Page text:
by MATTHEW ANDREWS
The Oregon Symphony Orchestra started its season in September with two of the more unusual, less typically classical types of concerts it regularly produces. The first was part of the film-with-live-score series, always among the OSO’s most popular concerts; the second was an evening of overtures and songs and a favorite recurring guest star. The movie was Star Wars, the first and original (retitled A New Hope when the Empire Struck Back). The special guest was superstar soprano Renée Fleming, premiering a new song cycle by Kevin Puts and singing hits from her classical, cinematic, and Broadway catalogs (told you she’s a superstar).
In both concerts at Portland’s Arlene Schnitzer Concert Hall, the OSO came out swinging for the fences, sounding sharper than I’ve ever heard it. And this weekend, the orchestra continues its live film score performances with that other long-running science fiction film franchise. More on that below.
It’s fitting that symphony orchestras have been saving themselves from oblivion by performing film scores by composers like John Williams, who is generally credited with reviving and saving the orchestral tradition in film music. Watching any movie, in a concert hall instead of a movie theater (or living room), with living and breathing musicians performing the score in person like any other symphony, is always multiple different experiences: concert performance as much as movie screening. When it’s Star Wars, you’re bumping elbows with a couple thousand other Star Wars fans, listening to supremely iconic music which is possibly more important than the film itself; these fans love this movie and its soundtrack as much as your average concert-goer loves Brahms and Beethoven, and the excitement in the Schnitz that night was, ahem, a palpable Force.
A film is a smorgasbord of varied art forms. To watch a movie is a plurality of experiences, driven by narrative and character like theater and literature, photographed and edited into an illusory farrago of moving pictures, decorated with an assortment of audio and visual effects, and given life with some sort of musical score. When opera first became a thing back in the 1600s, it got its name—which simply means “works”—from the way it combined music with other existing arts like poetry, dance, acting, and stagecrafty stuff like set design and costuming (not to mention the mechanical dragons, flying stages, and now the various multidisciplinary effects the 21st century has birthed). Now that film has supplanted opera as the most perfect art form (#sorrynotsorry), it’s only appropriate that one of the greatest would turn out to be the space opera Star Wars.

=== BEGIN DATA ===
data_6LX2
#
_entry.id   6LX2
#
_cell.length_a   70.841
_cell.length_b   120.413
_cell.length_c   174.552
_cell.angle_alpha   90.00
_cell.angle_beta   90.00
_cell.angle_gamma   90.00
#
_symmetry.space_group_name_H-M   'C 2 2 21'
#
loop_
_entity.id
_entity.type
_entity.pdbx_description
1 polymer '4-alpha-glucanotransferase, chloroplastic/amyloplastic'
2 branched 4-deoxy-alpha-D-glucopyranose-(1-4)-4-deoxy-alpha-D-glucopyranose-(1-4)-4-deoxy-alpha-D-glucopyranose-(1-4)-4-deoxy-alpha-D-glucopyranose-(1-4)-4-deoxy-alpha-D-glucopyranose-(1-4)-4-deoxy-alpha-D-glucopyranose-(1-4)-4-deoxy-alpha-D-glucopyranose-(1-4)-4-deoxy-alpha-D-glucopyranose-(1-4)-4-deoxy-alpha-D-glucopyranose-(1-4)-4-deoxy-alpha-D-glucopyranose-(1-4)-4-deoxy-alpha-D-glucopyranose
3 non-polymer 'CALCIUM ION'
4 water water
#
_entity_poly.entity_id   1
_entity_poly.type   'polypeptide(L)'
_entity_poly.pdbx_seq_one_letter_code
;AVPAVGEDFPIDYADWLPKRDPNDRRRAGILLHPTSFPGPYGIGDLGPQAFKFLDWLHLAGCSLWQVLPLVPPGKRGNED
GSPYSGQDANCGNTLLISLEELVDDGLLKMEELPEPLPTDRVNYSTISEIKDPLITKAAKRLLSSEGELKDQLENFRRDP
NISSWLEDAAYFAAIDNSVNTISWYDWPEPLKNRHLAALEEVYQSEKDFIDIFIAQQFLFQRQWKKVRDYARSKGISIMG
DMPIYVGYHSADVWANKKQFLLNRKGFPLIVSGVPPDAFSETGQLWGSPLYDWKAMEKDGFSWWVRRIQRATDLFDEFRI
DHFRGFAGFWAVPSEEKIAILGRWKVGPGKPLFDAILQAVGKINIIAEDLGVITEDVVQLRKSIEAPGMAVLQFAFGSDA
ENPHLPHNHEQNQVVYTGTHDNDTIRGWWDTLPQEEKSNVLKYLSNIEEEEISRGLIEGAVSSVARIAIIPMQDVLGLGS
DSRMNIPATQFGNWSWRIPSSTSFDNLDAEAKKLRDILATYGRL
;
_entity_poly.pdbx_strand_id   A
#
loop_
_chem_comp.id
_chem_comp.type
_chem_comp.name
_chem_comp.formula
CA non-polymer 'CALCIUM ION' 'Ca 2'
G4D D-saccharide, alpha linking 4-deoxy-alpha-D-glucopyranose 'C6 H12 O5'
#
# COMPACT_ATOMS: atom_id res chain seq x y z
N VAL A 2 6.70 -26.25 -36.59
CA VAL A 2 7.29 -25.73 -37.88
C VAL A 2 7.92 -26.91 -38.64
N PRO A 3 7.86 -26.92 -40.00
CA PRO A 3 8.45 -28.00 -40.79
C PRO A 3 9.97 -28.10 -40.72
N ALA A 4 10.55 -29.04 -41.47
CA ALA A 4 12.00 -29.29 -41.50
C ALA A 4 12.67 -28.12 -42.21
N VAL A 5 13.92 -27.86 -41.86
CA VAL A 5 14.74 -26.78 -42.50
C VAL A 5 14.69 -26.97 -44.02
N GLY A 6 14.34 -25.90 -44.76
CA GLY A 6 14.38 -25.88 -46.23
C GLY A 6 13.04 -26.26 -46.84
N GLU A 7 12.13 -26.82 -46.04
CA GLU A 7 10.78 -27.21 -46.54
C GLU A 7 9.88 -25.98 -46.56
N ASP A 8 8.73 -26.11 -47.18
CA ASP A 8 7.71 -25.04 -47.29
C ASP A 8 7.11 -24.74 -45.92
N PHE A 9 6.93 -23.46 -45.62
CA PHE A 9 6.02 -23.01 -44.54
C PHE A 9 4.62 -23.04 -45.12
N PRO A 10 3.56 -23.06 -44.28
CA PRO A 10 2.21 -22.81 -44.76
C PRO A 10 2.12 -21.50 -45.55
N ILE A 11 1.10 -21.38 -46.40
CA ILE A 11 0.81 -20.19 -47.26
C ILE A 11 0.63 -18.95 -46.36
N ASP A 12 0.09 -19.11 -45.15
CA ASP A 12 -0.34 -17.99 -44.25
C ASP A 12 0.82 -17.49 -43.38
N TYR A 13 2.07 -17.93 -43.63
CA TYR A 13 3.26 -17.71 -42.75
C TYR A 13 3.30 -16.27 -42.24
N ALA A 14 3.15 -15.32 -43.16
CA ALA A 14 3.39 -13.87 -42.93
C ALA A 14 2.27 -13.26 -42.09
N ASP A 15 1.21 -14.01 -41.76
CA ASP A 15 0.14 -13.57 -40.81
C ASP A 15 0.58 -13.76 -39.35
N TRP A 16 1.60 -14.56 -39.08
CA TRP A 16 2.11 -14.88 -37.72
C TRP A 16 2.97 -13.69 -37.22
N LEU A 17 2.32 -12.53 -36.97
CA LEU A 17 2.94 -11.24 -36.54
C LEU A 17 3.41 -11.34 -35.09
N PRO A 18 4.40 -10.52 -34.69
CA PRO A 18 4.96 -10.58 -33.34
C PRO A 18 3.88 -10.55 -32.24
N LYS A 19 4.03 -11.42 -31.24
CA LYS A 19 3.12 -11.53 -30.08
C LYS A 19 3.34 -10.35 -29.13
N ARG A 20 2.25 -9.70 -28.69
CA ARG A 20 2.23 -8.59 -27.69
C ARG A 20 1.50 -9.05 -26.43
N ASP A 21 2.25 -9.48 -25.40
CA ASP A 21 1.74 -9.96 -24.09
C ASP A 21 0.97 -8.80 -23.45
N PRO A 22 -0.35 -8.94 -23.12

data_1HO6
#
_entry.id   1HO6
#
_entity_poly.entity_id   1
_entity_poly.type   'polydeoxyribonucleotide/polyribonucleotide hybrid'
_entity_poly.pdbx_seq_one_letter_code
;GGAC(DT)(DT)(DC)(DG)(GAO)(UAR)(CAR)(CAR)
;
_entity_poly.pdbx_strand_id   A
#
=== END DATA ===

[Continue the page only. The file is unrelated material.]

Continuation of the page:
Star Wars itself is a plurality of experiences: it’s a fairy tale and a hero’s quest (several of them, in fact); it’s a gritty 1970s-style “used future” sci-fi picture, part of a lineage that stretches from 2001 to Moon; it’s a miracle of independent filmmaking, simultaneously a myth-making blockbuster and the work of an idiosyncratic auteur in love with documentaries and samurai movies; it was the first movie a lot of us fell in love with, and after 40 years and however many sequels/ prequels/ books/ games/ cartoons the first one remains the best (second best if you count Empire, but that’s an argument for beers and joints; fight me later).
Williams’s score adds to this all this rich profusion, and not just because it’s so damn good or because it marries that gritty realism to all the lofty, heroic, transcendent, mythological, Romantic ideals which are the film’s heart.
Williams is one of the Great Composers, with every right to steal from Stravinsky, Holst, and Bartók (as those composers in turn stole from Debussy, Wagner, et alia), and that makes him part of the same time-honored tradition as the rest of OSO’s normal repertoire (any ass can hear that). Raise the screen and I could believe this was just another symphonic poem, an evening-length concerto for orchestra by one of America’s most successful living composers. It’s funny, in a sad sort of way, that Williams generally doesn’t show up on “greatest American composer” lists like this one
All of this made it a distinct thrill to hear Star Wars performed on September 9 by the same orchestra we last heard playing Mahler’s Seventh Symphony. Although Williams’s score is customarily connected to the classical world with the formula “Wagner via Holst and Korngold,” the composers I hear the most in this music all showed up on OSO concerts last season.
• The tribal-mechanical percussion, the menacingly heraldic brass, the creeping weirdness of the low woodwinds: all are features of OSO’s old friend The Rite of Spring, and performed with the same sense of familiar immediacy.
• The mythological, melancholy strains of that immortal Force theme, the rebellious sentimentality of Princess Leia’s theme, the grand sweeping gestures and the heroic fanfares and the quiet intimate moments: all played with the deep spiritual sincerity the orchestra invariably brings to Tchaikovsky, Beethoven, and Brahms.
• And when Williams’s score gets sciencefictional, it does so by operating in the complex 20th-century sound world the OSO already knows so well from Bartók, Schoenberg, Hindemith, Prokofiev, and Messiaen.
In its September 23rd opening concert, the OSO came out in fine form, starting the show with a bit of Richard Strauss (the tone poem Don Juan), the horns sounding especially wonderful, Teutonic trombones muscular and rotund, principal oboist Martin Hébert dazzling on his solo.
Renée Fleming came out in a glorious fuchsia Vera Wang gown and talked a bit about Letters from Georgia, a song cycle written for her by Pulitzer-winning composer Kevin Puts. Fleming recounted the work’s inception in the letters between Georgia O’Keeffe and her husband Alfred Stieglitz which Puts used as a libretto, calling them “very steamy, very powerful.”